1 CAUSATION IN TORT AFTER RESURFICE PAPER 1.2 Causation in Tort Since Resurfice: Overview These materials were prepared by David Cheifetz of Bennett Best Burn, LLP, Vancouver, BC, for the Continuing Legal Education Society of British Columbia, June David Cheifetz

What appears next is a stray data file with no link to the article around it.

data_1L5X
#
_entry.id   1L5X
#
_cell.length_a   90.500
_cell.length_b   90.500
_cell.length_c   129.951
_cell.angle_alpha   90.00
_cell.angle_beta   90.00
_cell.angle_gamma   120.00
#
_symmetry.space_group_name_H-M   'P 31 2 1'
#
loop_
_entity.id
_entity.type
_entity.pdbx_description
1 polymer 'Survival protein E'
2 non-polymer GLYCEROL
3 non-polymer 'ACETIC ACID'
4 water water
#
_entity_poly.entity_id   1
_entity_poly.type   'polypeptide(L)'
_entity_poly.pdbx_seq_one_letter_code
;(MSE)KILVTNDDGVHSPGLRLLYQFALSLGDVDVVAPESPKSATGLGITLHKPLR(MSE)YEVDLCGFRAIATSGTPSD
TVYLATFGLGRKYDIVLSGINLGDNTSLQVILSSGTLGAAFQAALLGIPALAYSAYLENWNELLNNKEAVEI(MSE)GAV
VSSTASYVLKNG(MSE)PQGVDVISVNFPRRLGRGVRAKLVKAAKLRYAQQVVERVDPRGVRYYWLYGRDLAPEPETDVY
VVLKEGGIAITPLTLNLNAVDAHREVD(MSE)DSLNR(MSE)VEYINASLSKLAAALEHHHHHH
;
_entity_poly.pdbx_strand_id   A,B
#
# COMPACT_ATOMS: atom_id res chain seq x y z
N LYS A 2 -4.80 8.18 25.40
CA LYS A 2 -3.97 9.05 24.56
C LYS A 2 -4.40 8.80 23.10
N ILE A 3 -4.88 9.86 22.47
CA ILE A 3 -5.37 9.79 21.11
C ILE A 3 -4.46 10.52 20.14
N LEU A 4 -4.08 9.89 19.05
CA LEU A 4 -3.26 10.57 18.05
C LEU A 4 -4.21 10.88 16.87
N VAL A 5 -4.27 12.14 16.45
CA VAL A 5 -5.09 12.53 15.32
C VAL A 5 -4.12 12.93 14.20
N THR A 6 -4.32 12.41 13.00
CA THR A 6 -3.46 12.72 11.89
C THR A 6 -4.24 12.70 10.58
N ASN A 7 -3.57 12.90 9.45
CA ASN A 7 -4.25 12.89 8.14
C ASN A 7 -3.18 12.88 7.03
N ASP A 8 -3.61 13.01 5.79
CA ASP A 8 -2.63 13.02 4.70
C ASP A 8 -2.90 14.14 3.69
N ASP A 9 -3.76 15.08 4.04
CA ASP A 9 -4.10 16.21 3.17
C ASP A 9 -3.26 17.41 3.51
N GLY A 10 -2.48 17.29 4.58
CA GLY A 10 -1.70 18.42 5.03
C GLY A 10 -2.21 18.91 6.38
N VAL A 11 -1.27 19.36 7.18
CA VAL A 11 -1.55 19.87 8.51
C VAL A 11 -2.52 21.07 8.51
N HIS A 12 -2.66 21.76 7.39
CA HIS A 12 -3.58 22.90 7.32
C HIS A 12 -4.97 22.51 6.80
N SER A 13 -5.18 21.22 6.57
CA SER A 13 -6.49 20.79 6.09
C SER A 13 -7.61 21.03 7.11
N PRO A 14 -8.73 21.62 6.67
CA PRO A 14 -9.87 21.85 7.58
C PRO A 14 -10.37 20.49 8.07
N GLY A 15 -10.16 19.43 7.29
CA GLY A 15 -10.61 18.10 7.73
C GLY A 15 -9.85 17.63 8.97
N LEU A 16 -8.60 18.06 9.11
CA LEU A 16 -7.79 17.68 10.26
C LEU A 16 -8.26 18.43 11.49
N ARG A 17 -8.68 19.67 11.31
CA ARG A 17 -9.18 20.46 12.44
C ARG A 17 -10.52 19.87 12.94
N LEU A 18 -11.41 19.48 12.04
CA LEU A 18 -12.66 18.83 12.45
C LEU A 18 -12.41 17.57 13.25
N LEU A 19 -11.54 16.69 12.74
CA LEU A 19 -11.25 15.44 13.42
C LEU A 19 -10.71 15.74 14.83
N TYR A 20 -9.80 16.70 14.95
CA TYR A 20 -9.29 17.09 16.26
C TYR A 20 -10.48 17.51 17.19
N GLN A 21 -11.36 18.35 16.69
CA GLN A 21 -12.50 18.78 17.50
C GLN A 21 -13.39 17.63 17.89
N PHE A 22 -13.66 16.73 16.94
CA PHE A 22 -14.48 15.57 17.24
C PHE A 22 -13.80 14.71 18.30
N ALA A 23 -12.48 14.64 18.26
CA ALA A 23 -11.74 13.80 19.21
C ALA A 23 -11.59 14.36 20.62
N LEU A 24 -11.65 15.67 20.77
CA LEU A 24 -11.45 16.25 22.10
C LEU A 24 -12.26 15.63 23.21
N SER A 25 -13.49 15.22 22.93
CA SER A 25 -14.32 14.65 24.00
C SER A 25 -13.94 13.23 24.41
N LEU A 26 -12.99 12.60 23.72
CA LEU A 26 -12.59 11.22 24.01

3 1.2.1 CAUSATION IN TORT SINCE RESURFICE: OVERVIEW A This piece contains a broad outline of the contents of a larger article titled Risk As Legal Causation: Causation In Tort In Canadian Common Law After Resurfice Corp v. Hanke which you will find online. b That article, itself, is based on an even larger analysis which you will also find online at the URL mentioned in the first footnote. Causation, in some sense, is a requirement in all civil actions in which a plaintiff seeks compensation for injury from a defendant. The action must fail if the plaintiff is not able to satisfy the causation requirement. Snell v. Farrell held: [c]ausation is an expression of the relationship that must be found to exist between the tortious act of the wrongdoer and the injury to the victim in order to justify compensation of the latter out of the pocket of the former."1 Before Resurfice Corp. v. Hanke, 2 a plaintiff had to show, on the balance of probability, that the wrongful conduct of the particular defendant (or wrongful conduct for which that defendant was vicariously liable3) actually caused the loss complained of. 4 That principle also applied to actions for breach of contract. 5 There were two tests for proof or disproof of the existence of factual causation in tort: the but-for test and the Athey material- contribution test. 6 Resurfice altered that law. Resurfice created a different version of a material contribution test. Unlike the Athey version, the Resurfice version is not a test for tortious conduct that contributes to the injury. It is a test for tortious conduct which does nothing more than contribute to the risk of the occurrence of the injury which later occurred. 7 In Resurfice, the Supreme Court of Canada declared that, in certain circumstances, a plaintiff will satisfy the causation requirement by doing no more than establishing, on the balance of probability, that a defendant is at fault and that that fault created the risk of the A B Bennett Best Burn LLP, Toronto, Ontario, Canada. I have greatly benefitted from and continue to benefit greatly from ongoing discussions with Professors Lewis Klar, Vaughan Black, and Russell Brown, and from discussions with and among other members of the online Obligations Discussion Group of whom there are too many to thank, individually. An earlier version of this paper was presented at the 2008 Law Society of Upper Canada, Special Lectures Personal Injury Law, April 2, A revised version of the Summary in D. Cheifetz, Causation In Canada In The Third Millennium: Nothing Is Now Enough online at [Scraping]. The table of contents appears at the end of this article. 1 Snell v. Farrell, , 2 S.C.R. 311 at 326 [Snell] SCC 7,  1 S.C.R. 333 [Resurfice]. 3 Bazley v. Curry,  2 S.C.R Stewart v. Pettie,  1 S.C.R. 131 at para. 60; Resurfice, supra, note 2, at para. 23; Athey v. Leonati,  3 S.C. R. 458 at paras [Athey]; Snell, supra, note 1. 5 Martel Building Ltd. v. Canada,  2 S.C.R.860 at para. 102, 2000 SCC 60. To be recoverable, a loss must be caused by the contractual breach in question. 6 Athey, supra, note 4. 7 Russell Brown, Material Contribution s Expanding Hegemony: Factual Causation after Resurfice Corp. v. Hanke (2007), 45 Can. Bus. L. J. 432 at 447 [Hegemony]; Vaughan Black and David Cheifetz, Through the Looking Glass, Darkly: Resurfice Corp. v. Hanke (2007), 45 Alta. L. Rev. 241 at 252 [Looking Glass].